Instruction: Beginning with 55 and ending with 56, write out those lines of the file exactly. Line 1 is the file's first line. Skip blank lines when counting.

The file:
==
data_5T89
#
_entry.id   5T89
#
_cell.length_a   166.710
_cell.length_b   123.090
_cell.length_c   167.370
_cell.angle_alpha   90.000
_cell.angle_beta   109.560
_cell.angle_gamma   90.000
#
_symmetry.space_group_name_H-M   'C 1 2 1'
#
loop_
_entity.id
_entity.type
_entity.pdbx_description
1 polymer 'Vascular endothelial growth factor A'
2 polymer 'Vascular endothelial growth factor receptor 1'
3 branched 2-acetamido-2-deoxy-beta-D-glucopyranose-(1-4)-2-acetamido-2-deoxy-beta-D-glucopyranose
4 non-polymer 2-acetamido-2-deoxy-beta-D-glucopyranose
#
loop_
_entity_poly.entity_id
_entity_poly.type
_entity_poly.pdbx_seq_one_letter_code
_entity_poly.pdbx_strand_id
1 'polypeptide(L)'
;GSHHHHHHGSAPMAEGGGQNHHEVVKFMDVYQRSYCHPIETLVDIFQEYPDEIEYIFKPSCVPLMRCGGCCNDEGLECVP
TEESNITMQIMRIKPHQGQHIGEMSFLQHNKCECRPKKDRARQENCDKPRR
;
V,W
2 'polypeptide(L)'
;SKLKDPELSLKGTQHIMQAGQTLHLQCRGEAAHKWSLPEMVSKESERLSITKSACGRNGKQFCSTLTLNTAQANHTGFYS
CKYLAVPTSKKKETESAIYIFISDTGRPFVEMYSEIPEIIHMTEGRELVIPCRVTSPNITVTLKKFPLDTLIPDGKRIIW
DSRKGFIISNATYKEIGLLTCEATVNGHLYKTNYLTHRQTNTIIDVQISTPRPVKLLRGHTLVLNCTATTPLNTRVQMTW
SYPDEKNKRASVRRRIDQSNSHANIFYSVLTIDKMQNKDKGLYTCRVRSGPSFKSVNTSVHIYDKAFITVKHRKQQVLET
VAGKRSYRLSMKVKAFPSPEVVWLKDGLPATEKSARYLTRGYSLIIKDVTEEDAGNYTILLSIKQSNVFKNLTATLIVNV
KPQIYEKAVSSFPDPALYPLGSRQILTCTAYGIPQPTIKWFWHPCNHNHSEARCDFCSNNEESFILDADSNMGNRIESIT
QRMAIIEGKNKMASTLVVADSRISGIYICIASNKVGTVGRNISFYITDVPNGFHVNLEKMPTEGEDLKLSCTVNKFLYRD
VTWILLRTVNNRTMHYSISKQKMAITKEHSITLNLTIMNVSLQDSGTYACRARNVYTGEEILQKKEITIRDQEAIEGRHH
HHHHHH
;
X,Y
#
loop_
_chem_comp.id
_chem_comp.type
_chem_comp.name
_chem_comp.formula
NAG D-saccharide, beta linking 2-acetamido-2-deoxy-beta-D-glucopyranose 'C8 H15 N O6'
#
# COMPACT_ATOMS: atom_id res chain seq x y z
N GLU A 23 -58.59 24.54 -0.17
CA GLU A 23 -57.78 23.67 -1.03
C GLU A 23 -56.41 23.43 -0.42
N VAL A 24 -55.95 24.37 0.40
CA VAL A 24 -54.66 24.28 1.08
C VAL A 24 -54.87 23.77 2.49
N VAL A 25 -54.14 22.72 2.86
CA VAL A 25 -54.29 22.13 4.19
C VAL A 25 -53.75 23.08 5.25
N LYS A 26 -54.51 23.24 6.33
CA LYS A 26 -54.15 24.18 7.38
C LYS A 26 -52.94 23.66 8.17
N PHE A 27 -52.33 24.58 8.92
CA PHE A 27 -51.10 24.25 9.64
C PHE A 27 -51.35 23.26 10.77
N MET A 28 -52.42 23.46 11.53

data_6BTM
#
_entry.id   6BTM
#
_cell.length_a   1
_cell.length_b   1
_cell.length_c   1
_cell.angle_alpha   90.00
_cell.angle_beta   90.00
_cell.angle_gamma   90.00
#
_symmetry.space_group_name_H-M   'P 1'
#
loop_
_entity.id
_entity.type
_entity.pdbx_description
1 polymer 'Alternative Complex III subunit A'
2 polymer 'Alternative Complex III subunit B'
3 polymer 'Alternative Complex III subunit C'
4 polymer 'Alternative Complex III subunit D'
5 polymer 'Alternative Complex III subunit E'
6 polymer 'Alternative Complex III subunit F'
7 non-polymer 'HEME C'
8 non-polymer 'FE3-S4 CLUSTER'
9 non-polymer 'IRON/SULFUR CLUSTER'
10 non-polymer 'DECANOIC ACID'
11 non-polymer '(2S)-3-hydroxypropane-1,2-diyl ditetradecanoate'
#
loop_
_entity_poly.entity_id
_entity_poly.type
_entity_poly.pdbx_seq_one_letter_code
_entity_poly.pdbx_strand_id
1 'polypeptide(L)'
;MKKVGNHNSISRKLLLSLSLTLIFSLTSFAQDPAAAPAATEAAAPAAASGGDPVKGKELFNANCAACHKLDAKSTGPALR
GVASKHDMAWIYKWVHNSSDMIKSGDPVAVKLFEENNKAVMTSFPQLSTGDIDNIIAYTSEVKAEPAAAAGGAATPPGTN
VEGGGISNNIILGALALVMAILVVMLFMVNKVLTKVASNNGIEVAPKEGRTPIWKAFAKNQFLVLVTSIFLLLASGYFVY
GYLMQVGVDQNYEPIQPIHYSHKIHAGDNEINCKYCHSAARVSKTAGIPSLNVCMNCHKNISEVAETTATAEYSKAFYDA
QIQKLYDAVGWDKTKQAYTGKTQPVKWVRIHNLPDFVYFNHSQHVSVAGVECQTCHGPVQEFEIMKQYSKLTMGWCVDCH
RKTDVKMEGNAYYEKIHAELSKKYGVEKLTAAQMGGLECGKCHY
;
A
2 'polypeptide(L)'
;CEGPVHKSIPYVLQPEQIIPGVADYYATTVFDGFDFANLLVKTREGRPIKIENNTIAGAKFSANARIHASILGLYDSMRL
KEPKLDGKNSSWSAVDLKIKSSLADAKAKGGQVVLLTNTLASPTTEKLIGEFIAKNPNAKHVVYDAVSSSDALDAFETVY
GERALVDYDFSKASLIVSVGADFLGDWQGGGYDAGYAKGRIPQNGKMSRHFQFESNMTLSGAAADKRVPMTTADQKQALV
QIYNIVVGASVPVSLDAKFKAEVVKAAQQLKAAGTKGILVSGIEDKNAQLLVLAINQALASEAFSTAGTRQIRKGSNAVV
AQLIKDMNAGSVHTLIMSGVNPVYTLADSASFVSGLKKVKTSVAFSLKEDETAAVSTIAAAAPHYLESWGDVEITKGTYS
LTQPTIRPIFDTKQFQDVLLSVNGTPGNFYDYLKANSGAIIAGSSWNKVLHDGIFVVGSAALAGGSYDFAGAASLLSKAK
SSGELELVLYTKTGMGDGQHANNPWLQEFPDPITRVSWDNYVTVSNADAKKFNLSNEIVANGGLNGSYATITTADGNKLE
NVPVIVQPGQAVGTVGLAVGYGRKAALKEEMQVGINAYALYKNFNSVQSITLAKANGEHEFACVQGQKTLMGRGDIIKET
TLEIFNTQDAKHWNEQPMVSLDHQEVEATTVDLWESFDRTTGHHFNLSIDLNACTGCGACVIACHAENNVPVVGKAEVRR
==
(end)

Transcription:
CA GLU A 23 -57.78 23.67 -1.03
C GLU A 23 -56.41 23.43 -0.42